We went on vacation, and then we recovered from vacation, and then we started to work on the RV.
Eric has a philosophy about working on the RV. “Everything works perfectly, except for this”, and “this” is whatever project he is currently working on. He told me this is his way of doing the salami method – he’s cutting it into bits he feels he can manage. Otherwise, he gets overwhelmed and frozen into inaction, and nothing gets done at all.
I, on the other hand, make a list of ALL the things that need to be done, and on a given day, choose one to work on that is within my capabilities. Such as, scrape the old putty out of the trim piece that connects the roof with the over cab bunk. Or, make a replacement privacy curtain and install it. Or replace all the interior light bulbs with LED bulbs so we draw less power.
We have different methods of working, and as long as the work gets done, who cares which one is right? It’s more important that it’s right for each of us.
Today being Father’s Day, I reflect on things I remember my father doing when I was a kid, and think about how similar the man I married is to the man who raised me.
Eric’s nickname is Tinker, and my Dad’s nickname could easily have been Putter. When my parents bought their house, that’s what my dad did for the first few years. He built a second bathroom into a house that only had one. He removed a damaged porch and tried to pour a new concrete pad for a new porch – that didn’t work so well. He removed the lovely arcing front and rear halls and exposed all sorts of dead space that he made into closets for rooms that didn’t have closets.
The things he did were not elegant, but they did, for the most part, function.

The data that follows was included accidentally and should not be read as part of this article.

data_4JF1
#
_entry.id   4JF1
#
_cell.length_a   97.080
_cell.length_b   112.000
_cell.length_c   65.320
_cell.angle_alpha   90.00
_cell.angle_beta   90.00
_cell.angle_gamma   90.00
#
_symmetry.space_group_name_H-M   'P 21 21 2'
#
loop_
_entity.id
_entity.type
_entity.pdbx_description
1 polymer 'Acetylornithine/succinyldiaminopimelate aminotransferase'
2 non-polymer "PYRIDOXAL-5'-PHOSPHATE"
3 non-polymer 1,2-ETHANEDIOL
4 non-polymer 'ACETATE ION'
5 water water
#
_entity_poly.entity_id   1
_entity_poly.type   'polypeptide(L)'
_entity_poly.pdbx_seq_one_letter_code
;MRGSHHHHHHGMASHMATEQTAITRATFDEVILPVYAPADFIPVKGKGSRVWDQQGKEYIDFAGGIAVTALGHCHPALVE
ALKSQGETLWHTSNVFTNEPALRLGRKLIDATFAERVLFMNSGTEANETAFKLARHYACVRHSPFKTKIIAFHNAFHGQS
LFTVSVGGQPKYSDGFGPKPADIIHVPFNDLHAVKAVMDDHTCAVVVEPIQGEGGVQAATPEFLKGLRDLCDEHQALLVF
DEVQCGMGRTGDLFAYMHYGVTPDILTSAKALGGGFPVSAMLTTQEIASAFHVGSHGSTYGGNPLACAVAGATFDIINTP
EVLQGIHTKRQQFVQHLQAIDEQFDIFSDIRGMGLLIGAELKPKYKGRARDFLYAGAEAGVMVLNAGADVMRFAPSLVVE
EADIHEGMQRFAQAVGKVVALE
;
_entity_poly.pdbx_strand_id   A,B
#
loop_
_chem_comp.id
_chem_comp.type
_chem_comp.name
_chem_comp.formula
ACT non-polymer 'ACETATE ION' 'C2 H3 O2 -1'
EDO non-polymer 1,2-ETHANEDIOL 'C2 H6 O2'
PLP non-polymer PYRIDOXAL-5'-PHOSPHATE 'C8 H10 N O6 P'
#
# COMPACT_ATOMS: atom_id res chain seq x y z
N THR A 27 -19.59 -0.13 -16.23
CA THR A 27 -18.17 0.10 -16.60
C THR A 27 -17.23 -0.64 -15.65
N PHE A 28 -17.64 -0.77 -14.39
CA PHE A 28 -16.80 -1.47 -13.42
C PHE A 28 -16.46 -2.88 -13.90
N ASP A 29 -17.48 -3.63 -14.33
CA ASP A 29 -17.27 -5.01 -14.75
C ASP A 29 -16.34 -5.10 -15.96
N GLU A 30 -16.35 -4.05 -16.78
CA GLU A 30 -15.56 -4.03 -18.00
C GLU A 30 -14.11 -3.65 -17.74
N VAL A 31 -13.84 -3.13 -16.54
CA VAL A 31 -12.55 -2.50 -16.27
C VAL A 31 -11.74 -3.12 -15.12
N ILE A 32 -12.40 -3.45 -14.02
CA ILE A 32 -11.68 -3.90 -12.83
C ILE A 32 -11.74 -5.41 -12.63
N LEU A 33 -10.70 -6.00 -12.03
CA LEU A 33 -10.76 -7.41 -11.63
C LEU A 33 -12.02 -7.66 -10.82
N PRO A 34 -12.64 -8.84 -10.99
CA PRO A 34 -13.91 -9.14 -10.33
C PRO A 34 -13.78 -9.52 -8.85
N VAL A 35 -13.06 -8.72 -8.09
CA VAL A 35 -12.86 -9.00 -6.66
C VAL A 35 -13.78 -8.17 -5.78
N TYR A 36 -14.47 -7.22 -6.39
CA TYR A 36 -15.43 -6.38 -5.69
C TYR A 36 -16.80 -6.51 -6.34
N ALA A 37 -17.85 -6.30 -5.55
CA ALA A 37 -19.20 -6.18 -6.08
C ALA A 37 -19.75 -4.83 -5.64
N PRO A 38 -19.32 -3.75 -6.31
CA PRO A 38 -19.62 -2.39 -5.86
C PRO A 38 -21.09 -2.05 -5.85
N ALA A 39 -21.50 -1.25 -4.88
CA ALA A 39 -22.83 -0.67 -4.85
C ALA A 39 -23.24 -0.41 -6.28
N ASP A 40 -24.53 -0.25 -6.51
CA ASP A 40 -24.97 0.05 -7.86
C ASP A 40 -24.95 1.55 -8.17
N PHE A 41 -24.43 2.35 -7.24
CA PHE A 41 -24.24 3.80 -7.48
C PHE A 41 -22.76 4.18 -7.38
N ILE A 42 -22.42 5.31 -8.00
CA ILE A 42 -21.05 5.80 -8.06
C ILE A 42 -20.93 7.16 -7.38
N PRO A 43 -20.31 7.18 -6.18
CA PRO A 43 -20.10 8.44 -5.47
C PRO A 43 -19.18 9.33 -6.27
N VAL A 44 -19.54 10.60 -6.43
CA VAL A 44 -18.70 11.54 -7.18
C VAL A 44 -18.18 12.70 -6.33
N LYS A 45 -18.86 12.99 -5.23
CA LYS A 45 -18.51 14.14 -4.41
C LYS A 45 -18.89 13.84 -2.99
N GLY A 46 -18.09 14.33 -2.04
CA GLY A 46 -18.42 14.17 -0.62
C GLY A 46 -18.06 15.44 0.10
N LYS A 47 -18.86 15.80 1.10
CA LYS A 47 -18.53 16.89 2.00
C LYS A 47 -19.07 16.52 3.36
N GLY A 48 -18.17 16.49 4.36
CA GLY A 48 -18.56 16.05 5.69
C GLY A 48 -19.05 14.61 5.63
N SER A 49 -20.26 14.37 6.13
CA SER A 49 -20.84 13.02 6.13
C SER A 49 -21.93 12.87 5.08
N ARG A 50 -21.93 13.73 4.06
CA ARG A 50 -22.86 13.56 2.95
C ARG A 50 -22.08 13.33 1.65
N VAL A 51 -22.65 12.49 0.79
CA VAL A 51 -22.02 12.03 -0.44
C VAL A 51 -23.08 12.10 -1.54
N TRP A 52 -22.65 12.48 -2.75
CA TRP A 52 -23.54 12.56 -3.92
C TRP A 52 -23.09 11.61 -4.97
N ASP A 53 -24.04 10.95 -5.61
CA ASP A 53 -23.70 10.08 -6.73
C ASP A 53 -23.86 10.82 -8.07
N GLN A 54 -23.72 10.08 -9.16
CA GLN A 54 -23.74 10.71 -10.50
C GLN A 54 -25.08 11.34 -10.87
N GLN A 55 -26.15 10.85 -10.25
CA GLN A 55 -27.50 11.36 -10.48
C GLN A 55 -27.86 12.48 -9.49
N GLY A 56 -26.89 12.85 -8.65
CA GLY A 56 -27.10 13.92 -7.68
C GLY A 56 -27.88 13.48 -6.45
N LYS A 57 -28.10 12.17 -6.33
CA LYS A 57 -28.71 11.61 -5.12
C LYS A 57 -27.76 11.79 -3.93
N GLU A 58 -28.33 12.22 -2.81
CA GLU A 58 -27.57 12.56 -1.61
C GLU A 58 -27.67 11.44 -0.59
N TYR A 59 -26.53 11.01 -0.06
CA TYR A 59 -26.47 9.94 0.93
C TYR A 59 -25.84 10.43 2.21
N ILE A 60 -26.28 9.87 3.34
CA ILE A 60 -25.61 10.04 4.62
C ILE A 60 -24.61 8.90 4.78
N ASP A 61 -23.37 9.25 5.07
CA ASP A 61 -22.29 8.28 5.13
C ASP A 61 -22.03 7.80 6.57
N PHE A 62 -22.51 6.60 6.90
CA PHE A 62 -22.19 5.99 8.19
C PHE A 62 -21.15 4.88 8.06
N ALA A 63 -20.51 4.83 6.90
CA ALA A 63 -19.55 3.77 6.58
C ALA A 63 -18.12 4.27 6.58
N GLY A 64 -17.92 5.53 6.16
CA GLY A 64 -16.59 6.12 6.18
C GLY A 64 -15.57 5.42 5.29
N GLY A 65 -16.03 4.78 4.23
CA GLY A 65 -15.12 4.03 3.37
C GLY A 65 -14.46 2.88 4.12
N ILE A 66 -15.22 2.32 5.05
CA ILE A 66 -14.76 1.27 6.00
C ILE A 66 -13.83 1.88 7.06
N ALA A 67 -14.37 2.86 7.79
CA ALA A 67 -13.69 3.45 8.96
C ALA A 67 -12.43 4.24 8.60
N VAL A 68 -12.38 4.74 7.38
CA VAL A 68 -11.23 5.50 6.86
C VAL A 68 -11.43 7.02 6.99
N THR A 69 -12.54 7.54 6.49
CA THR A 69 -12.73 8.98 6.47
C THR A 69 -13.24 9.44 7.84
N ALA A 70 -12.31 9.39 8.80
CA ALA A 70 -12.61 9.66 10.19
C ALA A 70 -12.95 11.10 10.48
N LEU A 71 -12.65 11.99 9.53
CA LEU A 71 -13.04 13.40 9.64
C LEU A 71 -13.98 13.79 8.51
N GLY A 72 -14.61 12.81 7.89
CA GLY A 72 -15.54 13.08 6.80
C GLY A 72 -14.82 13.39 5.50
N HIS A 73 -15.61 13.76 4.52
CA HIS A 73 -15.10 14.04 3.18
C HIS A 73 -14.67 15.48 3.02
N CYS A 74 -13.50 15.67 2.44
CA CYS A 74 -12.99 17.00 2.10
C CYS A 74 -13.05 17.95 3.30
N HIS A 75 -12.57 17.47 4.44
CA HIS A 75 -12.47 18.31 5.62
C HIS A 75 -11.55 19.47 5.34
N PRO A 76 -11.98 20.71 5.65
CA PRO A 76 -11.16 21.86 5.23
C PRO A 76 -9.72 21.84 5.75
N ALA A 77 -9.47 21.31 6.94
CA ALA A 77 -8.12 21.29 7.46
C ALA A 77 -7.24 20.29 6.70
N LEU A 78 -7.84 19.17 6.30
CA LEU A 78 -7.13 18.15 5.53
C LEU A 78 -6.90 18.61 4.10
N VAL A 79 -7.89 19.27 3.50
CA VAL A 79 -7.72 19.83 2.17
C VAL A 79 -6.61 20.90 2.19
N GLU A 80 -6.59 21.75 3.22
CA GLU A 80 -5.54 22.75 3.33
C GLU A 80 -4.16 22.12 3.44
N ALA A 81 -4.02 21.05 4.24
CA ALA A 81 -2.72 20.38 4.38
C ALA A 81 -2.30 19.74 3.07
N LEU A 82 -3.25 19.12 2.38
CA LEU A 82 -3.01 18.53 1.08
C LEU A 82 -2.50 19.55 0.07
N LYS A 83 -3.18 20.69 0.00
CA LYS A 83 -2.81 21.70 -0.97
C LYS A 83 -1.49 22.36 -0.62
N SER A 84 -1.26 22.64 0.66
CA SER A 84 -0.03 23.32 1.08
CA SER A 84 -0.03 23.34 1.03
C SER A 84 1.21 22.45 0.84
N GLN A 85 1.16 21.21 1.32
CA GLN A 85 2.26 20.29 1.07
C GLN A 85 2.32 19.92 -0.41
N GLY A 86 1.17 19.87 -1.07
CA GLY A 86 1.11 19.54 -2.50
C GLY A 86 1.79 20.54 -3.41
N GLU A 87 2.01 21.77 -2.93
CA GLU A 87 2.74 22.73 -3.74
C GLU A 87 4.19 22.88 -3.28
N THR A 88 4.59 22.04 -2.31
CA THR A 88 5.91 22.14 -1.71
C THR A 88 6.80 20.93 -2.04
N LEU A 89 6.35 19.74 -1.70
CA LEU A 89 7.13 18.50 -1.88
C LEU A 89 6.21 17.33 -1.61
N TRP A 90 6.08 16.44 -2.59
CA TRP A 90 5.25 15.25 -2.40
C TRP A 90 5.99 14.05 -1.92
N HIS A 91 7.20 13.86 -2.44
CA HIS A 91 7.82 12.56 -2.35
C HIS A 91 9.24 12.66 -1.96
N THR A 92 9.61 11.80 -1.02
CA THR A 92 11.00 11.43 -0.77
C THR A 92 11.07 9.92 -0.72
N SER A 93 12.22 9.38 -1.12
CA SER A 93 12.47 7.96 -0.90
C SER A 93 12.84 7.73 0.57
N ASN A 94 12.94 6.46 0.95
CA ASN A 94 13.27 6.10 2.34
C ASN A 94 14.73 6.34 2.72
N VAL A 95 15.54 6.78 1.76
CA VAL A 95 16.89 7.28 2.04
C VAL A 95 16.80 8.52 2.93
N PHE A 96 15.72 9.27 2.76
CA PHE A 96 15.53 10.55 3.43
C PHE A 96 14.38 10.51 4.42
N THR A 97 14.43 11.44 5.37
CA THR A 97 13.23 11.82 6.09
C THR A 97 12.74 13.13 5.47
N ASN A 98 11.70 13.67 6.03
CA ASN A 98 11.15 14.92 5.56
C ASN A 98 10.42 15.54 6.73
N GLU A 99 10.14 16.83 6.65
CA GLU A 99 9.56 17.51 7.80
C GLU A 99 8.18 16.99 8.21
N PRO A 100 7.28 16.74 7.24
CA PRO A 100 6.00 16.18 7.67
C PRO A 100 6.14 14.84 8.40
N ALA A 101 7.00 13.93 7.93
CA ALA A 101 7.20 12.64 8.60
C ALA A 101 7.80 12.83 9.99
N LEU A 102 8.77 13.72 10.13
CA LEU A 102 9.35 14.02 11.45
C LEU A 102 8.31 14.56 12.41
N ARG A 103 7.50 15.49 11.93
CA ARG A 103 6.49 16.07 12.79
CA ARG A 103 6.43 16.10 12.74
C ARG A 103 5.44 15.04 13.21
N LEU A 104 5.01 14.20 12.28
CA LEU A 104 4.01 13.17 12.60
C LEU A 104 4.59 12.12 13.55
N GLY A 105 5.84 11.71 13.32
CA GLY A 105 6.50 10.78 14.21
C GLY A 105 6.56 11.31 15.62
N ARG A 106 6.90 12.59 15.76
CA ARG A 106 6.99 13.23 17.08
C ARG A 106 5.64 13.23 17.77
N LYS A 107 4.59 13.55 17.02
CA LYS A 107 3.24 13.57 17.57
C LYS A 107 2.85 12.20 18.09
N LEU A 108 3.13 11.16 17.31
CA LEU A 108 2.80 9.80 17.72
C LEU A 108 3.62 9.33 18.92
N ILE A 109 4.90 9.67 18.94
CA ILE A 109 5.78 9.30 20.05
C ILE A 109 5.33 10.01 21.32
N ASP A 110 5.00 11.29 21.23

In the back of my head, when I think of what a man is, in my life, it’s someone who is handy with tools and has an idea of how to fix things. My dad ran wiring, gas, did plumbing, a little carpentry, a little car mechanics, a little small motor repair. He could paint and hang wallpaper, put up paneling, install carpet and linoleum. My uncles and my Grandfather were all, with only one exception, men who worked with their hands and knew how to fix things or weren’t afraid to tinker with things to figure out how they worked. (The one exception was an artist, who could draw and paint beautifully.)
My dad’s philosophy on repairs was to try to figure it out himself. For the most part, that worked well. Sometimes (such as in the case of the concrete pad, which Dad poured too thin and it cracked badly) things do not work out well. Usually because of a math error or just ignorance of certain aspects of the jobs (such as the need to completely level the area you are pouring the concrete in) that seem minor but are quite important to success.
And sometimes they work better than expected.
I envy Eric’s ability to just focus on one job and get it to completion before moving on to the next one. His mind works differently than mine and he can sum up in 25 words or less what can take me 5 minutes to explain.
It’s not that I’m any less capable. It’s just that I’m wired differently.